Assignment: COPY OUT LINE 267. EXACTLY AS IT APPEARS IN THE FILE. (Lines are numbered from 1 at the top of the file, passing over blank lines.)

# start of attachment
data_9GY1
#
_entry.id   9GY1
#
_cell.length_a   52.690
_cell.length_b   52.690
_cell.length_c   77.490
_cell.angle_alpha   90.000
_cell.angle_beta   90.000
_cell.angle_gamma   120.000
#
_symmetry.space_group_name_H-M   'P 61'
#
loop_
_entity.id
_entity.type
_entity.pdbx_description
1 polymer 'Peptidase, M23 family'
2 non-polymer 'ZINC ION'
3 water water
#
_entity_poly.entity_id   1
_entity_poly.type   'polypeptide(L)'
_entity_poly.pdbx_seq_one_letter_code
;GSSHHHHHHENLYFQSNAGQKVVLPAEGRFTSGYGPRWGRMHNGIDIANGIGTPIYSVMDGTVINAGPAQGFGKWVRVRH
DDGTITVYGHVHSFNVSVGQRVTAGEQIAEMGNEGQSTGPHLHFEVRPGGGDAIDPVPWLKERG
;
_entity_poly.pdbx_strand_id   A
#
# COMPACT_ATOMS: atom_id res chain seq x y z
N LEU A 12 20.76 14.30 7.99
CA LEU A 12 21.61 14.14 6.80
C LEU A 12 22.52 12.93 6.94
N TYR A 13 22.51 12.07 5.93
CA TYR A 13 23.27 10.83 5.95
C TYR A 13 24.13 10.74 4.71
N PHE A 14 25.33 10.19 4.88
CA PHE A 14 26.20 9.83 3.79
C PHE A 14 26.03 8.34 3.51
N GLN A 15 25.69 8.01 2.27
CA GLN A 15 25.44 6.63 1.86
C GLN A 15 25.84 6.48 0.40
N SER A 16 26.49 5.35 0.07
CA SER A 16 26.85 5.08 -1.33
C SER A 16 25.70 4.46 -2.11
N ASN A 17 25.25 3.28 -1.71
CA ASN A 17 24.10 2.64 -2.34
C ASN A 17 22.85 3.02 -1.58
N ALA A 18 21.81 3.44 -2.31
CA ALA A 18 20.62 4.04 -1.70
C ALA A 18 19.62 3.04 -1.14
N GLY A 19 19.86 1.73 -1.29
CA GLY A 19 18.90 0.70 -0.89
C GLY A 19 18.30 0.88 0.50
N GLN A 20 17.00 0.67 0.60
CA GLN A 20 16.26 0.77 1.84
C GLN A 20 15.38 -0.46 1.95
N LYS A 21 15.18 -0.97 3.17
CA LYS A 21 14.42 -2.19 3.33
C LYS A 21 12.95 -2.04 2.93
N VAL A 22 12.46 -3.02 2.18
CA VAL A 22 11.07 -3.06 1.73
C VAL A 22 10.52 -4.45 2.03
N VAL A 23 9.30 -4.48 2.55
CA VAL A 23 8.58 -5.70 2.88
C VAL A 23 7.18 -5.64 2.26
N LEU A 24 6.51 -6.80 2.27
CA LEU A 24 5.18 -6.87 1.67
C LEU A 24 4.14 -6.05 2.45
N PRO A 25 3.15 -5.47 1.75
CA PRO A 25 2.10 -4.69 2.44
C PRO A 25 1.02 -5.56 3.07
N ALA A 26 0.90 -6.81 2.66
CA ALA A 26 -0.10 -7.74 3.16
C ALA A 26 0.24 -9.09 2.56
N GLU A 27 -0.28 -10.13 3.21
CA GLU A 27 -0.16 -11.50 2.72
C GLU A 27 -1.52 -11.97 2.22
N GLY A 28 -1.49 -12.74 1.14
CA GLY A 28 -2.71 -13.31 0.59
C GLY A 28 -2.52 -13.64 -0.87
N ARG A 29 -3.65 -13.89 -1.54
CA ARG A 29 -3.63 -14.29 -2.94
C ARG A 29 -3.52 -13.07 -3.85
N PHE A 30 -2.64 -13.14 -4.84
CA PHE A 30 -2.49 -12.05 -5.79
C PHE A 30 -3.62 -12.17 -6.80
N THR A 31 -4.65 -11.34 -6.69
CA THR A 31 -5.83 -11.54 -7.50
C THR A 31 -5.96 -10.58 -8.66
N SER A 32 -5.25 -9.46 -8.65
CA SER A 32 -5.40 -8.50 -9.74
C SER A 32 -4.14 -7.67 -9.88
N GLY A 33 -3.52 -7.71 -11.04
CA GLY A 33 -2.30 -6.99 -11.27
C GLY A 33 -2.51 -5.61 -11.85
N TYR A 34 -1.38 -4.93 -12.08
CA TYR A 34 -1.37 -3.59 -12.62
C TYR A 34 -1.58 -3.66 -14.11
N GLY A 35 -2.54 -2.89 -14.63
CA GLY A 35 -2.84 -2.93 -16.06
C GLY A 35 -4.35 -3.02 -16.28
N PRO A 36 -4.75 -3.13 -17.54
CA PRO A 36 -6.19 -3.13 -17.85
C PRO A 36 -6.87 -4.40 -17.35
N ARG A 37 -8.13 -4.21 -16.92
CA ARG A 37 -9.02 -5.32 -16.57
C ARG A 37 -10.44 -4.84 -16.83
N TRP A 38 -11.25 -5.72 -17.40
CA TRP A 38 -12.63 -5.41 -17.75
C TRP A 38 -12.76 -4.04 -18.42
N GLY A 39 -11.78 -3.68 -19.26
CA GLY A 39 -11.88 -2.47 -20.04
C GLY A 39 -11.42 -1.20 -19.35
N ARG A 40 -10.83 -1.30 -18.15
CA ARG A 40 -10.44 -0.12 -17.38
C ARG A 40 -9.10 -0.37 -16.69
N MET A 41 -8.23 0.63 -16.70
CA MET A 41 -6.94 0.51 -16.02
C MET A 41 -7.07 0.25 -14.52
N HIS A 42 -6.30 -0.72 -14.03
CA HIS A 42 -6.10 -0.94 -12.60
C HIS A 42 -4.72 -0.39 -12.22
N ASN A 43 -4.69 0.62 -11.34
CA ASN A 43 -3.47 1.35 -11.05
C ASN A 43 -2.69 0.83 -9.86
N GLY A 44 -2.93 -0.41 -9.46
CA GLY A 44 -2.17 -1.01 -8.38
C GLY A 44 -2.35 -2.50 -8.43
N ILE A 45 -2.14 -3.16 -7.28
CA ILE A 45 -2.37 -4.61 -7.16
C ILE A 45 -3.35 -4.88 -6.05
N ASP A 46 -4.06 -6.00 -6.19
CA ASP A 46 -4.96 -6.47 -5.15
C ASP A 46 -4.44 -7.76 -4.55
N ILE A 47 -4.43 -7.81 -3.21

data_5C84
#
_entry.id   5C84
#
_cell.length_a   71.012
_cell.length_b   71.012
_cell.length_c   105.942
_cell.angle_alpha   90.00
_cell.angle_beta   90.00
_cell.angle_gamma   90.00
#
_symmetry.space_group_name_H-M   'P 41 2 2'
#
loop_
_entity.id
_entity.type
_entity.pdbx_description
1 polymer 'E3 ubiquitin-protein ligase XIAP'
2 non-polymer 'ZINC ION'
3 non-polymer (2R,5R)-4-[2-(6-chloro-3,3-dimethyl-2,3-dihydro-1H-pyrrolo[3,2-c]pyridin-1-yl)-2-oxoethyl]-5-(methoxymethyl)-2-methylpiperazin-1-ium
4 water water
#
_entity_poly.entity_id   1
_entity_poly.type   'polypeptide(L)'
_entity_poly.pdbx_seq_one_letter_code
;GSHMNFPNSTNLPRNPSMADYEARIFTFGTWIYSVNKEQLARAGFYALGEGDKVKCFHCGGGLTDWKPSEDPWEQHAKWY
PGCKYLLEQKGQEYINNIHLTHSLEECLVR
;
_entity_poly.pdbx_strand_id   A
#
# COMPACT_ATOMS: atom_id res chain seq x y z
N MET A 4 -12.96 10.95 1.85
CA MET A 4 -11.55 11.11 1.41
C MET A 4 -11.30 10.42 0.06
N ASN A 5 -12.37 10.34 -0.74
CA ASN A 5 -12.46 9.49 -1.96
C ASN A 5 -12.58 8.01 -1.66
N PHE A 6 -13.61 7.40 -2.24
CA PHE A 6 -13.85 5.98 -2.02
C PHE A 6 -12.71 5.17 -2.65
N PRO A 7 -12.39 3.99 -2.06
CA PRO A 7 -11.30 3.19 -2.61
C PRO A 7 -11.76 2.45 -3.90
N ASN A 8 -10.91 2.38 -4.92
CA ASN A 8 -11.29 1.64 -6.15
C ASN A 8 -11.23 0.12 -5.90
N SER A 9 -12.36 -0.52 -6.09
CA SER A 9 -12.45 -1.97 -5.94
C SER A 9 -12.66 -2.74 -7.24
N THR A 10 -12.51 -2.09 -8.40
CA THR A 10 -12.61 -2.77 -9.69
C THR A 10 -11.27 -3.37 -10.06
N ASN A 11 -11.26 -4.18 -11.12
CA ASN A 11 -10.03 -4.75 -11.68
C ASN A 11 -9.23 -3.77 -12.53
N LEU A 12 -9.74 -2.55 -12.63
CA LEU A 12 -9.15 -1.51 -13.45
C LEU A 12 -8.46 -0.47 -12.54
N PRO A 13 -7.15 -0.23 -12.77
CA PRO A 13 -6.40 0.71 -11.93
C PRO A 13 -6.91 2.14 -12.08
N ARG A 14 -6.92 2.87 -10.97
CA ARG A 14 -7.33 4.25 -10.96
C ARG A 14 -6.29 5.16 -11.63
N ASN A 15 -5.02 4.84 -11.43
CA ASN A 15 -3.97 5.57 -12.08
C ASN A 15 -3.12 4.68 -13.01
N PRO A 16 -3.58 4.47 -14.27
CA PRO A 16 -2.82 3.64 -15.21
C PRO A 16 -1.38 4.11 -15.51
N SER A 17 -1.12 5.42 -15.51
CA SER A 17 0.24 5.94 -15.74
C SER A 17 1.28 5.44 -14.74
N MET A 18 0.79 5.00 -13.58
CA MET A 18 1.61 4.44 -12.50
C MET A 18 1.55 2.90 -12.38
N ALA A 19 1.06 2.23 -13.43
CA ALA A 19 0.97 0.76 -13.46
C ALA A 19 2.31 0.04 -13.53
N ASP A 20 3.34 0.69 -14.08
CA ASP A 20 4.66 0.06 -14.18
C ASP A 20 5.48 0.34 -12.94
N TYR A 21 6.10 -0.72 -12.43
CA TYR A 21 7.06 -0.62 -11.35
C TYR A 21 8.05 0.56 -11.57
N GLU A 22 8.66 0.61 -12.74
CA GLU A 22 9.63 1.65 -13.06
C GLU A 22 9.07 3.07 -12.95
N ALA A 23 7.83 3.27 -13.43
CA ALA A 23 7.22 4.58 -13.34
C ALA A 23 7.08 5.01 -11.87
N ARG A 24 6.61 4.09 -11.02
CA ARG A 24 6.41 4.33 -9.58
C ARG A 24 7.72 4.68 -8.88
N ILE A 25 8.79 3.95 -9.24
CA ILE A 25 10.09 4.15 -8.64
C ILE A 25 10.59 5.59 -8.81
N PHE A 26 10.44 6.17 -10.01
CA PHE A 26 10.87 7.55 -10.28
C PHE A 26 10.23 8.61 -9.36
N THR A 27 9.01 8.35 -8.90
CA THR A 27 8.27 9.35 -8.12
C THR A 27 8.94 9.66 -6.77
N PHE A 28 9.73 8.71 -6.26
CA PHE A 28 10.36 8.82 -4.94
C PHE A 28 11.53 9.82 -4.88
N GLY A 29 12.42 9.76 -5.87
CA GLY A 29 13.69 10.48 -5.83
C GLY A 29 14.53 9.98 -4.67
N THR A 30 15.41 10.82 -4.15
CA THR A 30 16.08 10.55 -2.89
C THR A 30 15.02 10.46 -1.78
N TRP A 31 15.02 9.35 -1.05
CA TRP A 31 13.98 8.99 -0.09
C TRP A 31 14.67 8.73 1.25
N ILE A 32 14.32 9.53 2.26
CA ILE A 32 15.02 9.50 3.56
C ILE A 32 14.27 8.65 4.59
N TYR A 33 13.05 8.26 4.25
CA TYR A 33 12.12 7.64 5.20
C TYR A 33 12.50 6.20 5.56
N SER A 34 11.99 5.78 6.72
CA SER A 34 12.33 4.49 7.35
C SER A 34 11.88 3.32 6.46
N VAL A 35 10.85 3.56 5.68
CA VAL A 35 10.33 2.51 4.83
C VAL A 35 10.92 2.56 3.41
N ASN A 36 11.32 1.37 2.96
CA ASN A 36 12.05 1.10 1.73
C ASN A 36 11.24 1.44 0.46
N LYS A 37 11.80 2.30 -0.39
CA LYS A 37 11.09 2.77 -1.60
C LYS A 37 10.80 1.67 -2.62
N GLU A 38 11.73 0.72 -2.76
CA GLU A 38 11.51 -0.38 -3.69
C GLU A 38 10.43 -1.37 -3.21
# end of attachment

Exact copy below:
N LYS A 37 11.80 2.30 -0.39